# A maths question about encription

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We don’t seem to have a maths section so I’ll post this here …

Just out of interest I tried to understand encryption and decryption used on the internet. I think I understand the basic principles of the use of public and private keys. I have also followed some YouTube tutorials explaining the basic principles (using low numbers) of how primes are used to create the algorithms for the creation of public and private keys. The RSA method. So far so good.

OK I understand that exact decryption is phenomenally difficult without the private key. However, there is something I am confused about. In all the simple explanations I have seen, each character in the original message is encrypted to a particular character or (in fact) number.  Since everyone has access to the public key, everyone knows what that mapping is. So what is to stop someone who intercepts the encrypted  message from using statistical methods  to at least having a stab at decrypting alphabetical text?

Presumably I am simply wrong. In other words there must be something else done that prevents the message being partially decrypted in this way.

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With RSA, text is typically encrypted in blocks and not letter by letter to prevent this.

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The bit depth also adds to the complexity for brute forcing it.

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4 hours ago, AngryDonkey said:

With RSA, text is typically encrypted in blocks and not letter by letter to prevent this.

By that do you mean each block is encrypted and decrypted with a different public and private key?  I can see how that would work.

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A public key system is not very efficient in encryting long messages and usually a hybrid system is used which uses both a public as well as a symetric key. There is a good description here: https://en.wikipedia.org/wiki/Hybrid_cryptosystem

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8 hours ago, Ouroboros said:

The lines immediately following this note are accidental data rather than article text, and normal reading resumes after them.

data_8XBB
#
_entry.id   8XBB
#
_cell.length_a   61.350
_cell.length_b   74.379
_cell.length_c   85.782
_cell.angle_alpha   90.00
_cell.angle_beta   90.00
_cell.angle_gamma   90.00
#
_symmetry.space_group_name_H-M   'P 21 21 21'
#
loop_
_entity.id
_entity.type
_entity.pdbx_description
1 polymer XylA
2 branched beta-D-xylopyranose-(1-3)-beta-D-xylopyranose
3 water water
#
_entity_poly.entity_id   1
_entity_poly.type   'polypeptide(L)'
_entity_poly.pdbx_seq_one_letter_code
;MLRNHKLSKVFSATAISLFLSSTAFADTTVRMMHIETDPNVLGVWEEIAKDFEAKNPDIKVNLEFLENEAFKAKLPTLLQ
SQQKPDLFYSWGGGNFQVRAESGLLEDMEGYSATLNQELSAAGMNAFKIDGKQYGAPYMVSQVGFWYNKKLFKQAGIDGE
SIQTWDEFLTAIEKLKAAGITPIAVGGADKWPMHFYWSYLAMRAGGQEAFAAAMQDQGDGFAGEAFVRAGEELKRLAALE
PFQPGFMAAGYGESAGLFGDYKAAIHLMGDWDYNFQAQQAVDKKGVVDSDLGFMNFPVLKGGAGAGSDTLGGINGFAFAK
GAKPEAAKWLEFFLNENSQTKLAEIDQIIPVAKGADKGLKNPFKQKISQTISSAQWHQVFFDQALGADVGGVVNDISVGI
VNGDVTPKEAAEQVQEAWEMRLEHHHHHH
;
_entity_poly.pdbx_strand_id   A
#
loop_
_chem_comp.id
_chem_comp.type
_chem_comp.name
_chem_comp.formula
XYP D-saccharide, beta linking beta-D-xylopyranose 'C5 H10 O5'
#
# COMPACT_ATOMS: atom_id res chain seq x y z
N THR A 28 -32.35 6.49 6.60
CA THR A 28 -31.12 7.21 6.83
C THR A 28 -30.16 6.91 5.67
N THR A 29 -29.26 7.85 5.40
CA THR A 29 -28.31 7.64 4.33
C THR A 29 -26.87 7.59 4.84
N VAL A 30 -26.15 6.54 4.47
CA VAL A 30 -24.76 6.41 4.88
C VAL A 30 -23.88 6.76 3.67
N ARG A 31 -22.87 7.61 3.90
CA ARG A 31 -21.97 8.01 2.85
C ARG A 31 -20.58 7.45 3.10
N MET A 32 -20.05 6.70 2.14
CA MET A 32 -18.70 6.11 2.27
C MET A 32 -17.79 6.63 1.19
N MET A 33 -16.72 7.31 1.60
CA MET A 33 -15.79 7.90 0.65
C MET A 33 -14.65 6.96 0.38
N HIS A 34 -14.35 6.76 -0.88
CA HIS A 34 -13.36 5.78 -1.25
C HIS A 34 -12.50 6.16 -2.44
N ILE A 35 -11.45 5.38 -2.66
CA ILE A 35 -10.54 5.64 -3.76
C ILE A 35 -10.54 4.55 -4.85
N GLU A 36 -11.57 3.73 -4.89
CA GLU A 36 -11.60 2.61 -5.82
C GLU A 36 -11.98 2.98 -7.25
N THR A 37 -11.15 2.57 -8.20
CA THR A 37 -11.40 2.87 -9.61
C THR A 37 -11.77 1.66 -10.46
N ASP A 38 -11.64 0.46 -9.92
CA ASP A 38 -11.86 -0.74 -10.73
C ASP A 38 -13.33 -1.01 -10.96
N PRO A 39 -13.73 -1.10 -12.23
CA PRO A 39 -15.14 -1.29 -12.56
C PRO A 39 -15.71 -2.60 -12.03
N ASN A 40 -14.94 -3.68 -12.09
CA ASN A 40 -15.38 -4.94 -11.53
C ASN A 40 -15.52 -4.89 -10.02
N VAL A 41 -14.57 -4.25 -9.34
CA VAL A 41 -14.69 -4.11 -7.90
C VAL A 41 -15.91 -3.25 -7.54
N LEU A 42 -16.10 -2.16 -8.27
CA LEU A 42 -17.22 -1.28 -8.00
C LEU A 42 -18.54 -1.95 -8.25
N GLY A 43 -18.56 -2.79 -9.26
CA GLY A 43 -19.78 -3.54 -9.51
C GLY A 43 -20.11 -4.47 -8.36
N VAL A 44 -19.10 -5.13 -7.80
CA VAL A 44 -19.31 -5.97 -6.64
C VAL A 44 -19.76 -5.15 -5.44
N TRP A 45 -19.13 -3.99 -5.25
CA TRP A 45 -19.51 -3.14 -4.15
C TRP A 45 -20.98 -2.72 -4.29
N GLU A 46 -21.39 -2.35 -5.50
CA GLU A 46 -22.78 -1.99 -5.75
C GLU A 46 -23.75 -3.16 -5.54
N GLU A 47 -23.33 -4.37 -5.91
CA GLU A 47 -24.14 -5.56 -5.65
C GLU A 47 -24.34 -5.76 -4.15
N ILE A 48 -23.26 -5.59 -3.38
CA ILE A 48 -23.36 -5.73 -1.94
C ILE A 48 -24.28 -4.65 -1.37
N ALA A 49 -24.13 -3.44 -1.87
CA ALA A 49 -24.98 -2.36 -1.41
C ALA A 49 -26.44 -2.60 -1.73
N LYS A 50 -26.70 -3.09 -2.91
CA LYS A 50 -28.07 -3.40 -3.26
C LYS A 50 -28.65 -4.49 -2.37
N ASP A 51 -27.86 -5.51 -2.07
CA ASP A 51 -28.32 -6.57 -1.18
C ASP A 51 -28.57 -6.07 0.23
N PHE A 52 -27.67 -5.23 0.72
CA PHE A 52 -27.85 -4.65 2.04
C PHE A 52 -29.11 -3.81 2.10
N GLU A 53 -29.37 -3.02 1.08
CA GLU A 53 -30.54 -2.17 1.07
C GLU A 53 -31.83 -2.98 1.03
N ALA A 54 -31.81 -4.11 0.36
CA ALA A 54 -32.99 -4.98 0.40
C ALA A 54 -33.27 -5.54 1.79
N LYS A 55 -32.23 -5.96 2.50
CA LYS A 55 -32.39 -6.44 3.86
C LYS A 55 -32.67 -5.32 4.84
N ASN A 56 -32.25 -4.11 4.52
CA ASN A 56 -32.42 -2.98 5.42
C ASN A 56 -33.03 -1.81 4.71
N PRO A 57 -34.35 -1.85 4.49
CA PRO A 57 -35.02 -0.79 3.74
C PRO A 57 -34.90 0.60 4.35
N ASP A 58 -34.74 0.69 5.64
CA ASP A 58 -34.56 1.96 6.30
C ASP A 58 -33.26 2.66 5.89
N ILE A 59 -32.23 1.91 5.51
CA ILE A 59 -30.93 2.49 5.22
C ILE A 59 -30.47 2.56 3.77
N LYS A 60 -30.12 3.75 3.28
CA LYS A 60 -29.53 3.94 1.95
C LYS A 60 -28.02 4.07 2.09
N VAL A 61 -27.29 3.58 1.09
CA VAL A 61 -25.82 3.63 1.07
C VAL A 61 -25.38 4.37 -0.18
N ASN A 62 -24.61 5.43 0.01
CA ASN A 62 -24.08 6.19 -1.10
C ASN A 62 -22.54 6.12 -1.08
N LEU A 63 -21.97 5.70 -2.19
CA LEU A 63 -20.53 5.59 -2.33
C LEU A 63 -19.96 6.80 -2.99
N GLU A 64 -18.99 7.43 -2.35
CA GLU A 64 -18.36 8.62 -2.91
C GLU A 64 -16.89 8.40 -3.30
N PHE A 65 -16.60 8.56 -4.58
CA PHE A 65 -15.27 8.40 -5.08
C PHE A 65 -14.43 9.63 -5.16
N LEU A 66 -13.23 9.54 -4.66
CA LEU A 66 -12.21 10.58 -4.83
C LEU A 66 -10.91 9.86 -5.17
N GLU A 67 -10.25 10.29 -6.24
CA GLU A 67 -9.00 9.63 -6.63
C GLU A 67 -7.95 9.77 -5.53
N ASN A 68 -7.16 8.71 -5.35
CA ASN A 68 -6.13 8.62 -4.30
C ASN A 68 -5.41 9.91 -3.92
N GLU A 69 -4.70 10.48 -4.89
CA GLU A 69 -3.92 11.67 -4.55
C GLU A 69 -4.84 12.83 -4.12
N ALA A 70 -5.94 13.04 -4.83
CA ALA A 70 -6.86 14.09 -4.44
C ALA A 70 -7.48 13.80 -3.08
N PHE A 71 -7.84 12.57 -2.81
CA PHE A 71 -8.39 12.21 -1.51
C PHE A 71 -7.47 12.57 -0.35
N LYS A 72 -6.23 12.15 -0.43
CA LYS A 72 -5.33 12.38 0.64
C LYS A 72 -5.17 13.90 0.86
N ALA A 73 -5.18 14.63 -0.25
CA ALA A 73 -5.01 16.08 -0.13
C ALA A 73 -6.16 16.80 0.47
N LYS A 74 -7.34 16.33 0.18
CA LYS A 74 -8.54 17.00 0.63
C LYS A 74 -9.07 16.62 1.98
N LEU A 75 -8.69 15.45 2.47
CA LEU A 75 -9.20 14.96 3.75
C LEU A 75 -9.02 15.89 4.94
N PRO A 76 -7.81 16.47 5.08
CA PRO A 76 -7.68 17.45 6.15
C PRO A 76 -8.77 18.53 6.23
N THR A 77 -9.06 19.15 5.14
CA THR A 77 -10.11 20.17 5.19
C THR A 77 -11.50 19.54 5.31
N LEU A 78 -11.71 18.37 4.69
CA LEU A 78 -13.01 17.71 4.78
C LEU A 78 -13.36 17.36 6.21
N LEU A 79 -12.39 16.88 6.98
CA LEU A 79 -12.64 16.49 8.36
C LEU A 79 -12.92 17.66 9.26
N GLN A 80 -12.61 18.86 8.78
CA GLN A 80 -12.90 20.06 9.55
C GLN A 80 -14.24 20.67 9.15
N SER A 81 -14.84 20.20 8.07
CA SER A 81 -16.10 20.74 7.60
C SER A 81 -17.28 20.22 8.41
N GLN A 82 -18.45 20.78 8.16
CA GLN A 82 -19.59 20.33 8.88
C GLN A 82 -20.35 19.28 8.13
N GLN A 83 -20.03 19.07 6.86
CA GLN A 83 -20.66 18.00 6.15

So what is to stop someone who intercepts the encrypted  message from using statistical methods

Statistical methods are generally used to decrypt cyphers. A good read on the use of statistics through the history of code breaking is "Code Breakers" by David Kahn.

What you are describing, I believe, is a brute force attack. This is very time consuming for longer messages. With todays computers it is starting to become doable, but that's also why new methods and longer keys are constantly being developed.

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9 hours ago, Ouroboros said:

However, there is something I am confused about. In all the simple explanations I have seen, each character in the original message is encrypted to a particular character or (in fact) number.  Since everyone has access to the public key, everyone knows what that mapping is.

That is the thing with RSA type encryption - that is not how it works.

What you are describing is symmetrical cypher.

With RSA type encryption we have asymmetrical mapping. Simplest explanation would be as follows - imagine you have function that says

a mod b = output value

(reminder or modulo function)

if you have output value of say 5 and you know that b is 10 - then you can't tell if a is 5 or 15 or 25 or 35 and so on ...

In fact - if you look at RSA encoding function - it uses modulo: